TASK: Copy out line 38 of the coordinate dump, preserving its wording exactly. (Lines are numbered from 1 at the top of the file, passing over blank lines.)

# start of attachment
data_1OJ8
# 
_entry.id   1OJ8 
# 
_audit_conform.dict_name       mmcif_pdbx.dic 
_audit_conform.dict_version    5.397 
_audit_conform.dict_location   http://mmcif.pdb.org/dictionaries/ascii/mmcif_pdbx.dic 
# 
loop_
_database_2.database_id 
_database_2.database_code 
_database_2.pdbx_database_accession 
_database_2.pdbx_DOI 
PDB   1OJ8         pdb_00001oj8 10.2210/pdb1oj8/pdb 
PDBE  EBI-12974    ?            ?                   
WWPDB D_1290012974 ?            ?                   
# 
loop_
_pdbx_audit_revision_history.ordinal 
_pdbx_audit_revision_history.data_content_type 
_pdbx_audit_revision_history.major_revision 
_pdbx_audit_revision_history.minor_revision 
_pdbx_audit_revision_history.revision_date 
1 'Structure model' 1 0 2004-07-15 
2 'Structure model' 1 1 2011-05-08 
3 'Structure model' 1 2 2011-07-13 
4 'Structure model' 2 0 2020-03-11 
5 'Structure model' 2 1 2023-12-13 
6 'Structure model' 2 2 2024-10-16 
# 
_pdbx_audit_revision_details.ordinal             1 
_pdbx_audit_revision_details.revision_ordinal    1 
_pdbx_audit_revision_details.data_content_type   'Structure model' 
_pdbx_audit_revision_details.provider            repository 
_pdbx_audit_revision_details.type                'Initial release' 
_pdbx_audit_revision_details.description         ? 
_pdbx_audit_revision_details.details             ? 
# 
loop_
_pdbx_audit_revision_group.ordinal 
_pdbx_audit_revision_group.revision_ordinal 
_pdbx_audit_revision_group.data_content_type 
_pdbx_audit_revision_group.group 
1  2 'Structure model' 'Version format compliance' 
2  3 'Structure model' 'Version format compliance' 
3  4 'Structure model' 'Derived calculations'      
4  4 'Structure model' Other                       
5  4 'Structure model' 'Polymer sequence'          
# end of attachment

# 